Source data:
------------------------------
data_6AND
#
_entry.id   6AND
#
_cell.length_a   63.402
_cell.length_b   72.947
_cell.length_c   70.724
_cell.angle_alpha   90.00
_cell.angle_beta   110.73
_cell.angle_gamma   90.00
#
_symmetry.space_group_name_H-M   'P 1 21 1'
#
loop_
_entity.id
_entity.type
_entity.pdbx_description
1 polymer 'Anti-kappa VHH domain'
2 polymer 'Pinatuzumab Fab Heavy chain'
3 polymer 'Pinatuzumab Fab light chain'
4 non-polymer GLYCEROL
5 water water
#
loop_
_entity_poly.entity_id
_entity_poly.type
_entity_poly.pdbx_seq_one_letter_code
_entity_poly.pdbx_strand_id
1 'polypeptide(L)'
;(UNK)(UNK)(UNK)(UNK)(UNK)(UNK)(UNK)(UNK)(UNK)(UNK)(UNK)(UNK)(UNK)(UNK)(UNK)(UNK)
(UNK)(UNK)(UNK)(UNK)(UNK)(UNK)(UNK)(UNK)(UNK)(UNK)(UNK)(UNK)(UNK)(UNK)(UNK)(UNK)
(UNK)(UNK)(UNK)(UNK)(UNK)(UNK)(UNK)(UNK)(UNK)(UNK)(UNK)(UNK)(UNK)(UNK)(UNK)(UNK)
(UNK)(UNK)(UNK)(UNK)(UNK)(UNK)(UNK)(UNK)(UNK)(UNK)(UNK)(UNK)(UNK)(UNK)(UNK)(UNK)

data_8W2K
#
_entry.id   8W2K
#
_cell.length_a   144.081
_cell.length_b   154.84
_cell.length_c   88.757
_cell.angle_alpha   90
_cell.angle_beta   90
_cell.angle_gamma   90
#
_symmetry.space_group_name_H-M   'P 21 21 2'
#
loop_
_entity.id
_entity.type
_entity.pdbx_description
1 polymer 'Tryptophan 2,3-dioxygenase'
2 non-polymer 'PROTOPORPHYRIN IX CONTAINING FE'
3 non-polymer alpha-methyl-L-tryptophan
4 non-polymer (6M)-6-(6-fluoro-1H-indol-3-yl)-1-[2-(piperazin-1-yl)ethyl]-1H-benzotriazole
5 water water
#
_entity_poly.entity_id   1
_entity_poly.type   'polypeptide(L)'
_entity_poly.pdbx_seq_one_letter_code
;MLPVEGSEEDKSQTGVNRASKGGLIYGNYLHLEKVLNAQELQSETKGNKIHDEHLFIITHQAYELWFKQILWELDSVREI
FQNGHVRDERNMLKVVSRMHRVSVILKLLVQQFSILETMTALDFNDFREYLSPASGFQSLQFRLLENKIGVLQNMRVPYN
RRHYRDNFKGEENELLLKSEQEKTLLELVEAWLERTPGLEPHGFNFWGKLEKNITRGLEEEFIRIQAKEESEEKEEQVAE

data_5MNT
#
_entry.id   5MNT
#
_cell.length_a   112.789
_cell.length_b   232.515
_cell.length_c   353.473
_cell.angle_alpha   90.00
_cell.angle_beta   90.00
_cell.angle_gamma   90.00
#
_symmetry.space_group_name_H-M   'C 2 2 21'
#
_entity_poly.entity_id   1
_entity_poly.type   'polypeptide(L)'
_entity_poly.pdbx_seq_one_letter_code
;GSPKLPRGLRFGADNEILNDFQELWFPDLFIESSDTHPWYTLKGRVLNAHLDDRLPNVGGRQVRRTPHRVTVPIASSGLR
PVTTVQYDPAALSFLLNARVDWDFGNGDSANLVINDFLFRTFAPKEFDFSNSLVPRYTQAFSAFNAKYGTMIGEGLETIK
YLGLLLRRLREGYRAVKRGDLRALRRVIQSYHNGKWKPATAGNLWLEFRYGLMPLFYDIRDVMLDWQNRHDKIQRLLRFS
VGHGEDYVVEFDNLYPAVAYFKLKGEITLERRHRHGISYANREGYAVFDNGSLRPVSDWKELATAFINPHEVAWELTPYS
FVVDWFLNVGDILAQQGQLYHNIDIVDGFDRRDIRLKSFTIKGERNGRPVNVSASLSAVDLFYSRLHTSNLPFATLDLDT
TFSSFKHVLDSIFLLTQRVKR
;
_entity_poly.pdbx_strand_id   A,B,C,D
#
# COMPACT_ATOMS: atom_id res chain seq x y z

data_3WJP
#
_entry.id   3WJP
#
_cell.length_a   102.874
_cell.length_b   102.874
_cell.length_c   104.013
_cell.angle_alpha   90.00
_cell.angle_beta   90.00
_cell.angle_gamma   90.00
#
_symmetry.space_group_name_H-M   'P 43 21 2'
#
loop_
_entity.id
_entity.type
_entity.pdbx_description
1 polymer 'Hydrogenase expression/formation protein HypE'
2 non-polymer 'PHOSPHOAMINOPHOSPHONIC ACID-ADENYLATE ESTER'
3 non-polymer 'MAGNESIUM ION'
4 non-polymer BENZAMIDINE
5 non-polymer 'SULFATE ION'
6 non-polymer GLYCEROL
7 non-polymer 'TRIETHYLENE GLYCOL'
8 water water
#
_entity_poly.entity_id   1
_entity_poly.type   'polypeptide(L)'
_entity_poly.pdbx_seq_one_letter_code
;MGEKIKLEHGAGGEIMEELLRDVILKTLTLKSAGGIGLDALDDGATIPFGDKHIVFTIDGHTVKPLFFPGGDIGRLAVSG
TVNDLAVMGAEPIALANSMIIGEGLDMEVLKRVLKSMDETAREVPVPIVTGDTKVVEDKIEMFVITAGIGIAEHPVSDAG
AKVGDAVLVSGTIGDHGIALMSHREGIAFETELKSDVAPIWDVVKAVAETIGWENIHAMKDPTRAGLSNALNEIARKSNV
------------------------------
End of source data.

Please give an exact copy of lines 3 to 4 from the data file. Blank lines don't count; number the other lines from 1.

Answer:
_entry.id   6AND
#